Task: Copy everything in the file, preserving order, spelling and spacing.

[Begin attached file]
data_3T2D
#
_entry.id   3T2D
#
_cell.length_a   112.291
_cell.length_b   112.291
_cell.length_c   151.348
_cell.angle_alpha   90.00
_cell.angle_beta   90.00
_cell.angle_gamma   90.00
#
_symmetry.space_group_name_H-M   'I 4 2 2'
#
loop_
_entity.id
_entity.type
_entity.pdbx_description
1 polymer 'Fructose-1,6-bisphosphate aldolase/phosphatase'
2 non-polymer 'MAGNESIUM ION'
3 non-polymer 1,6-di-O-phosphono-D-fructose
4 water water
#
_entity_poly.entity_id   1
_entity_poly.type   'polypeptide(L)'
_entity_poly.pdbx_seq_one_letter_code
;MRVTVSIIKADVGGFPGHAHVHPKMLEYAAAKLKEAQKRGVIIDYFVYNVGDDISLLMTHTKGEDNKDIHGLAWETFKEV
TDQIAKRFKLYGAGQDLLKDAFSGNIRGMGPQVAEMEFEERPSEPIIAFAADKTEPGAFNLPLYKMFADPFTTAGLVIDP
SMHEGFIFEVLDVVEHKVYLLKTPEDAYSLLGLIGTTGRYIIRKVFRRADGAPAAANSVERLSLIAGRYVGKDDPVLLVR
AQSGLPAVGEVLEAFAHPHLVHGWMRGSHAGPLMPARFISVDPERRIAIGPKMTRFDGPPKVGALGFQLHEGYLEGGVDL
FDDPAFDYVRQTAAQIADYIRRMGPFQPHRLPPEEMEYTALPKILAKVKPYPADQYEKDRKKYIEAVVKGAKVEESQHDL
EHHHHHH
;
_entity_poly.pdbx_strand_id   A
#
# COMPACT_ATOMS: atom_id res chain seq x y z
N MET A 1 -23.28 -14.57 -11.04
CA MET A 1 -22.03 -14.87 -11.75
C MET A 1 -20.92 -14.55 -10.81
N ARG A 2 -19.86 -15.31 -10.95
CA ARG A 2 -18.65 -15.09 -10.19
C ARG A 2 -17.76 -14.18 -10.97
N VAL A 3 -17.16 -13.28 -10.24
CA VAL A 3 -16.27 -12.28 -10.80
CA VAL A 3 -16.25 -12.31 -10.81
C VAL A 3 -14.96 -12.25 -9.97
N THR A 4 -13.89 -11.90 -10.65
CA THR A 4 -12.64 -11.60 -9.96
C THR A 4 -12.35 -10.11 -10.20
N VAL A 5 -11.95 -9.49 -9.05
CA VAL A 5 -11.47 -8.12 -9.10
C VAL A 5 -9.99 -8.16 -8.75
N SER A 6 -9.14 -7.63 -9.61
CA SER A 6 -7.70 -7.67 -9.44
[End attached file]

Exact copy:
data_3T2D
#
_entry.id   3T2D
#
_cell.length_a   112.291
_cell.length_b   112.291
_cell.length_c   151.348
_cell.angle_alpha   90.00
_cell.angle_beta   90.00
_cell.angle_gamma   90.00
#
_symmetry.space_group_name_H-M   'I 4 2 2'
#
loop_
_entity.id
_entity.type
_entity.pdbx_description
1 polymer 'Fructose-1,6-bisphosphate aldolase/phosphatase'
2 non-polymer 'MAGNESIUM ION'
3 non-polymer 1,6-di-O-phosphono-D-fructose
4 water water
#
_entity_poly.entity_id   1
_entity_poly.type   'polypeptide(L)'
_entity_poly.pdbx_seq_one_letter_code
;MRVTVSIIKADVGGFPGHAHVHPKMLEYAAAKLKEAQKRGVIIDYFVYNVGDDISLLMTHTKGEDNKDIHGLAWETFKEV
TDQIAKRFKLYGAGQDLLKDAFSGNIRGMGPQVAEMEFEERPSEPIIAFAADKTEPGAFNLPLYKMFADPFTTAGLVIDP
SMHEGFIFEVLDVVEHKVYLLKTPEDAYSLLGLIGTTGRYIIRKVFRRADGAPAAANSVERLSLIAGRYVGKDDPVLLVR
AQSGLPAVGEVLEAFAHPHLVHGWMRGSHAGPLMPARFISVDPERRIAIGPKMTRFDGPPKVGALGFQLHEGYLEGGVDL
FDDPAFDYVRQTAAQIADYIRRMGPFQPHRLPPEEMEYTALPKILAKVKPYPADQYEKDRKKYIEAVVKGAKVEESQHDL
EHHHHHH
;
_entity_poly.pdbx_strand_id   A
#
# COMPACT_ATOMS: atom_id res chain seq x y z
N MET A 1 -23.28 -14.57 -11.04
CA MET A 1 -22.03 -14.87 -11.75
C MET A 1 -20.92 -14.55 -10.81
N ARG A 2 -19.86 -15.31 -10.95
CA ARG A 2 -18.65 -15.09 -10.19
C ARG A 2 -17.76 -14.18 -10.97
N VAL A 3 -17.16 -13.28 -10.24
CA VAL A 3 -16.27 -12.28 -10.80
CA VAL A 3 -16.25 -12.31 -10.81
C VAL A 3 -14.96 -12.25 -9.97
N THR A 4 -13.89 -11.90 -10.65
CA THR A 4 -12.64 -11.60 -9.96
C THR A 4 -12.35 -10.11 -10.20
N VAL A 5 -11.95 -9.49 -9.05
CA VAL A 5 -11.47 -8.12 -9.10
C VAL A 5 -9.99 -8.16 -8.75
N SER A 6 -9.14 -7.63 -9.61
CA SER A 6 -7.70 -7.67 -9.44